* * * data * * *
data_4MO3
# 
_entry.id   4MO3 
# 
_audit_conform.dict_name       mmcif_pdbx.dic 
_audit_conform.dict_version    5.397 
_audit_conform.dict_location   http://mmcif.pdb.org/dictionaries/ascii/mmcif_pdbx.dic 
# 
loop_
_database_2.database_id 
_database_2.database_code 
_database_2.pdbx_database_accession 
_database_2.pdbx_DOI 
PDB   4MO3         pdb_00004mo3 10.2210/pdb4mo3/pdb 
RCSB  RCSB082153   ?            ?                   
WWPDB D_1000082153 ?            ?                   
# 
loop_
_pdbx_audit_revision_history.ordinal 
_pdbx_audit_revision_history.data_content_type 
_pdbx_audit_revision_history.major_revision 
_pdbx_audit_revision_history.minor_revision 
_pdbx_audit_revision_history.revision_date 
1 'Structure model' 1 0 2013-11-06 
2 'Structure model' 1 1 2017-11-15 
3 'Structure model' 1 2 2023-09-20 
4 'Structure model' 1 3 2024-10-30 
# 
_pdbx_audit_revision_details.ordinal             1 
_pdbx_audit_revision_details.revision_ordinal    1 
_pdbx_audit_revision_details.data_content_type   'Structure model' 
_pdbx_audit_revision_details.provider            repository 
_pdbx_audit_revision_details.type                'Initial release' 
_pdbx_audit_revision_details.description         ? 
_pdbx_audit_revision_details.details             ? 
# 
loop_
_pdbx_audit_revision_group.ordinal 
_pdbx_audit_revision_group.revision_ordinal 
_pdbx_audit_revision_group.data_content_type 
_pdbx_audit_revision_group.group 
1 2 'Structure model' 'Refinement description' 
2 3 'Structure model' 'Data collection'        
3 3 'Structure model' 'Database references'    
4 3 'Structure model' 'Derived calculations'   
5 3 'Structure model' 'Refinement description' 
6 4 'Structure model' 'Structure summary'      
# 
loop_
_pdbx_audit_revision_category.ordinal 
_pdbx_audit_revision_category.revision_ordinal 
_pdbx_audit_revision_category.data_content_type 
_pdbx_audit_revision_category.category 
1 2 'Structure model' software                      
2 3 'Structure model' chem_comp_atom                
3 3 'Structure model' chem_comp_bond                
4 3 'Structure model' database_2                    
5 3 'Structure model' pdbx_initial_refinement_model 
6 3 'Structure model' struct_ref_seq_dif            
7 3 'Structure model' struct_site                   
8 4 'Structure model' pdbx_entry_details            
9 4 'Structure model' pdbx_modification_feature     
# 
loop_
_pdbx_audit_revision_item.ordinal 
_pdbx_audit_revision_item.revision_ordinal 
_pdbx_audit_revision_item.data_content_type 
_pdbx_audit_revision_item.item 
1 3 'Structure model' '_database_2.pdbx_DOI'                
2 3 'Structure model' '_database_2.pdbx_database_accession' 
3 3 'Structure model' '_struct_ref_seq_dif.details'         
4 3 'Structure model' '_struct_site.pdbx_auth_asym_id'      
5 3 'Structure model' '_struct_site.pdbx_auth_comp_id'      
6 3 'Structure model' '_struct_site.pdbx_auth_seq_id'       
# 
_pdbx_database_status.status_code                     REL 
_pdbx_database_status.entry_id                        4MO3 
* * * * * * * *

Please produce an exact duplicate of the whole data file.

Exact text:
data_4MO3
# 
_entry.id   4MO3 
# 
_audit_conform.dict_name       mmcif_pdbx.dic 
_audit_conform.dict_version    5.397 
_audit_conform.dict_location   http://mmcif.pdb.org/dictionaries/ascii/mmcif_pdbx.dic 
# 
loop_
_database_2.database_id 
_database_2.database_code 
_database_2.pdbx_database_accession 
_database_2.pdbx_DOI 
PDB   4MO3         pdb_00004mo3 10.2210/pdb4mo3/pdb 
RCSB  RCSB082153   ?            ?                   
WWPDB D_1000082153 ?            ?                   
# 
loop_
_pdbx_audit_revision_history.ordinal 
_pdbx_audit_revision_history.data_content_type 
_pdbx_audit_revision_history.major_revision 
_pdbx_audit_revision_history.minor_revision 
_pdbx_audit_revision_history.revision_date 
1 'Structure model' 1 0 2013-11-06 
2 'Structure model' 1 1 2017-11-15 
3 'Structure model' 1 2 2023-09-20 
4 'Structure model' 1 3 2024-10-30 
# 
_pdbx_audit_revision_details.ordinal             1 
_pdbx_audit_revision_details.revision_ordinal    1 
_pdbx_audit_revision_details.data_content_type   'Structure model' 
_pdbx_audit_revision_details.provider            repository 
_pdbx_audit_revision_details.type                'Initial release' 
_pdbx_audit_revision_details.description         ? 
_pdbx_audit_revision_details.details             ? 
# 
loop_
_pdbx_audit_revision_group.ordinal 
_pdbx_audit_revision_group.revision_ordinal 
_pdbx_audit_revision_group.data_content_type 
_pdbx_audit_revision_group.group 
1 2 'Structure model' 'Refinement description' 
2 3 'Structure model' 'Data collection'        
3 3 'Structure model' 'Database references'    
4 3 'Structure model' 'Derived calculations'   
5 3 'Structure model' 'Refinement description' 
6 4 'Structure model' 'Structure summary'      
# 
loop_
_pdbx_audit_revision_category.ordinal 
_pdbx_audit_revision_category.revision_ordinal 
_pdbx_audit_revision_category.data_content_type 
_pdbx_audit_revision_category.category 
1 2 'Structure model' software                      
2 3 'Structure model' chem_comp_atom                
3 3 'Structure model' chem_comp_bond                
4 3 'Structure model' database_2                    
5 3 'Structure model' pdbx_initial_refinement_model 
6 3 'Structure model' struct_ref_seq_dif            
7 3 'Structure model' struct_site                   
8 4 'Structure model' pdbx_entry_details            
9 4 'Structure model' pdbx_modification_feature     
# 
loop_
_pdbx_audit_revision_item.ordinal 
_pdbx_audit_revision_item.revision_ordinal 
_pdbx_audit_revision_item.data_content_type 
_pdbx_audit_revision_item.item 
1 3 'Structure model' '_database_2.pdbx_DOI'                
2 3 'Structure model' '_database_2.pdbx_database_accession' 
3 3 'Structure model' '_struct_ref_seq_dif.details'         
4 3 'Structure model' '_struct_site.pdbx_auth_asym_id'      
5 3 'Structure model' '_struct_site.pdbx_auth_comp_id'      
6 3 'Structure model' '_struct_site.pdbx_auth_seq_id'       
# 
_pdbx_database_status.status_code                     REL 
_pdbx_database_status.entry_id                        4MO3 